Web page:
Spin The Bottle is Fun!

I was invited to Spin The Bottle with my husband last Friday night in Toluca Lake to sip and learn about a few wines, and to meet the Proprietor/President Doug LaGambina.

Born in Brooklyn, LaGambina with an Italian background, enjoys a good bottle of wine. When he moved to Los Angeles in 1997 as a promoter in the music industry, he noticed California wines were cheaper than the European wines in New York, and they were just as good…..some even better.

He explored Napa Valley, Sonoma and Paso Robles tasting wines at various wineries and bought some bottles. He even studied to get his Sommelier 1 license.

IMG_8713Over our first white flight of local wines with LaGambina, he shared with us, “I left the music industry and got into another industry that enables bad behavior…the restaurant world.” He is an investor at Wood & Vine across the street from the Pantages Theatre and opened Spin The Bottle to offer great wines at reasonable prices to locals in the neighborhood. It’s the go to place to meet friends for a nice glass of wine pre-dinner. It is also a terrific Pub Crawl destination.

LaGambina’s one room wine bar is lined with bottles from all over the world. He also likes and serves wines by tap. They come in a keg and last longer than a bottle. You also get more glasses than you do from a bottle. Sitting down with a flight, La Gambina educates guests at his wine bar about his favorite wines.

IMG_8715Our first white flight was three wines on tap. There was a lovely Pinot Blanc from Skylark that offered delicate pear, apple, and white flower aromas; and a Spanish Albarino from the Lodi winery – Bokisch Vineyards. This was my least favorite of the three, yet it would make a mighty refreshing sangria for summer evening parties.

My favorite of the white wines was from Oregon’s Willamette Valley Chehalem Chardonnay. It was as good or better than any French Chardonnay with its white peach nose, hints of vanilla and no oaky notes. I should have bought a few bottles of this liquid light gold and will have to go back for more. Doug brought a jam jar filled with Marcona almonds dusted with rosemary and sea salt to nibble on while we enjoyed our tastings.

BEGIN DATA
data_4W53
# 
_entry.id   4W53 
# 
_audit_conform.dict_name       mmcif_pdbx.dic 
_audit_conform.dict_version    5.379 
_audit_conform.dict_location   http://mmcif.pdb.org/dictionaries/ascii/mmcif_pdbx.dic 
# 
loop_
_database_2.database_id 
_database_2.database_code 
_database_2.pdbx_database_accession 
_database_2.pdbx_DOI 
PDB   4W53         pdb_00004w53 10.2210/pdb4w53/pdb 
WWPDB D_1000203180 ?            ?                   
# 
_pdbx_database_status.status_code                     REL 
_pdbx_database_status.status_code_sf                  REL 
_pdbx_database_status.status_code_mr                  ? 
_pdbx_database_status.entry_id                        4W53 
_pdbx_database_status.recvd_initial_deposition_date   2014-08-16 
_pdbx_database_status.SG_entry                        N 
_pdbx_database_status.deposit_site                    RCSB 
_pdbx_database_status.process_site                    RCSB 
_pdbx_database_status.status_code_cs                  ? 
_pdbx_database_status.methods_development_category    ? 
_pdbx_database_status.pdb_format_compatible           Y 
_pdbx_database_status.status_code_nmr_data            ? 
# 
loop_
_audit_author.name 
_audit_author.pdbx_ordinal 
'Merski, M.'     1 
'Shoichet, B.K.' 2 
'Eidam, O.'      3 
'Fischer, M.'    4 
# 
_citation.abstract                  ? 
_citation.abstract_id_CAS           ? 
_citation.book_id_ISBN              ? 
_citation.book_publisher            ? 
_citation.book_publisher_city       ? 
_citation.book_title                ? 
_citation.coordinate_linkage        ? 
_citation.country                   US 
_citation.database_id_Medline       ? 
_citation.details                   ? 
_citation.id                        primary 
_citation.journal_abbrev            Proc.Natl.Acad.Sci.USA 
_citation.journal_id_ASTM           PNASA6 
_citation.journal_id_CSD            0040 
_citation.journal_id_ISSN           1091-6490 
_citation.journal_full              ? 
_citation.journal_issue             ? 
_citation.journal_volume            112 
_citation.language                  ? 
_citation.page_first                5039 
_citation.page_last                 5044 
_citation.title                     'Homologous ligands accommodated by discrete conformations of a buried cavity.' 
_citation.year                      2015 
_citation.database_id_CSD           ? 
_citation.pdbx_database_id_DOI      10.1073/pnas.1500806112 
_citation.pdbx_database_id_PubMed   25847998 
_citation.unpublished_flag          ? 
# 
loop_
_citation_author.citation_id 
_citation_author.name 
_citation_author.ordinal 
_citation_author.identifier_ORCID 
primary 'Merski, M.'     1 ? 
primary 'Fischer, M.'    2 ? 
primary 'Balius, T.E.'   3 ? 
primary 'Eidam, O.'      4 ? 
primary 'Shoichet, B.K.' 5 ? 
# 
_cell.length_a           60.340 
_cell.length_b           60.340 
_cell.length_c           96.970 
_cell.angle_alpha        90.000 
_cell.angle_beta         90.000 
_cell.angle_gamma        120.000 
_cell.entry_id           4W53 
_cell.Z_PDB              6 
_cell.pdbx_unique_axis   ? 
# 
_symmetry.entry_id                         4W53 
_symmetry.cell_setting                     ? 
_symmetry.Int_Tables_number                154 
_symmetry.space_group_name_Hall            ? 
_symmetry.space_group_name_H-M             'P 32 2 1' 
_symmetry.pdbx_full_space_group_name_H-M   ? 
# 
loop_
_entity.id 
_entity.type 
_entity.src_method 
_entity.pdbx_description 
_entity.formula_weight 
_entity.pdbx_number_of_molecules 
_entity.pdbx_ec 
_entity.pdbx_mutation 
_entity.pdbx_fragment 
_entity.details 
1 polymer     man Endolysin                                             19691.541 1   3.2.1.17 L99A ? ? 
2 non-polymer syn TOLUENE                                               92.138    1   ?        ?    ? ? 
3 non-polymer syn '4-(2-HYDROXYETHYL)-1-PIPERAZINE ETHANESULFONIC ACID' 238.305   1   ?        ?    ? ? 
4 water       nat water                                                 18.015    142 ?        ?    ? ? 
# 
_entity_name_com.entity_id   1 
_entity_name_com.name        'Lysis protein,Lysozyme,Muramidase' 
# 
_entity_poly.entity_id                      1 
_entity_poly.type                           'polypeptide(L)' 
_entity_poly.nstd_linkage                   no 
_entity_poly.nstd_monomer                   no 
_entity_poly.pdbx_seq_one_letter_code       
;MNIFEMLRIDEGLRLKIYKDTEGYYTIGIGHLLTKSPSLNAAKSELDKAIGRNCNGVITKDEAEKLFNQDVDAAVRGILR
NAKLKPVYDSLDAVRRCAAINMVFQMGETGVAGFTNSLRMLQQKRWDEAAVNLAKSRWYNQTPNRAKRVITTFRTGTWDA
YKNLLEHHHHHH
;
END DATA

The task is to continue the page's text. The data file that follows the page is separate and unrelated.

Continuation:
IMG_8719Then the red flight appeared with a 3 oz. pour of a Santa Ynez – Curve Le Bec from Beckmen. It was a wonderful Rhone blend of 43% Grenache, 34% Syrah, and 15% Mouvedre. Next, we sipped a Pinot Noir from Banshee Winery in Sonoma County that offered notes of bright red berries. LaGambina makes a herb ricotta spread and crunchy crostini crackers. He makes it with whole milk ricotta, basil, lemon, and Parmigiano-Reggiano cheese. It’s quite good and easy to spread.

IMG_8710We also sipped a three-grape Moroccan Rose’ wine that was fabulous. It’s interesting that Moroccan’s make wine at an Islamic country. Ouled Thaleb is located in the Zenata coastal appellations between Casablanca and Rabat. The wine maker led the renewal of the Moroccan wine industry in the 1990’s. This salmon color Rose’ is made with 60% Syrah, 30% Grenache, 10% Cinsault. It is fermented in stainless steel tanks and offers notes of watermelon, cranberries and rose petals.

FullSizeRender-13We finished with a big red and a wood plank with a variety of cheese and charcuterie. The red was a pour of Dolcetto d’Alba 2014 made with 100% Dolcetto grapes. The varietal notes of cherry, blackberry and plum rounded off by aromas of red fruit and almonds went nicely with LaGambina’s slices of Manchego cheese, thin slices of deep red Spanish chorizo, French “Sanglier” wild boar and Italian with fennel, with cubes of quince paste and a few olives.

Before leaving Spin The Bottle, my husband and I thanked LaGambina for a lovely wine experience. It was a great way to start off a fun weekend. Come learn about wines with Doug LaGambina. His passion is contagious.

Spin The Bottle is open Tuesday & Wednesday from 1 p.m. – 8 p.m., Thursday at 1 p.m. – 9 p.m., Friday – Saturday from 1 p.m. – 10 p.m. The wine bar is closed on Sunday and Monday.

10139 1/2 Riverside Drive, Toluca Lake, (818) 509-7813.

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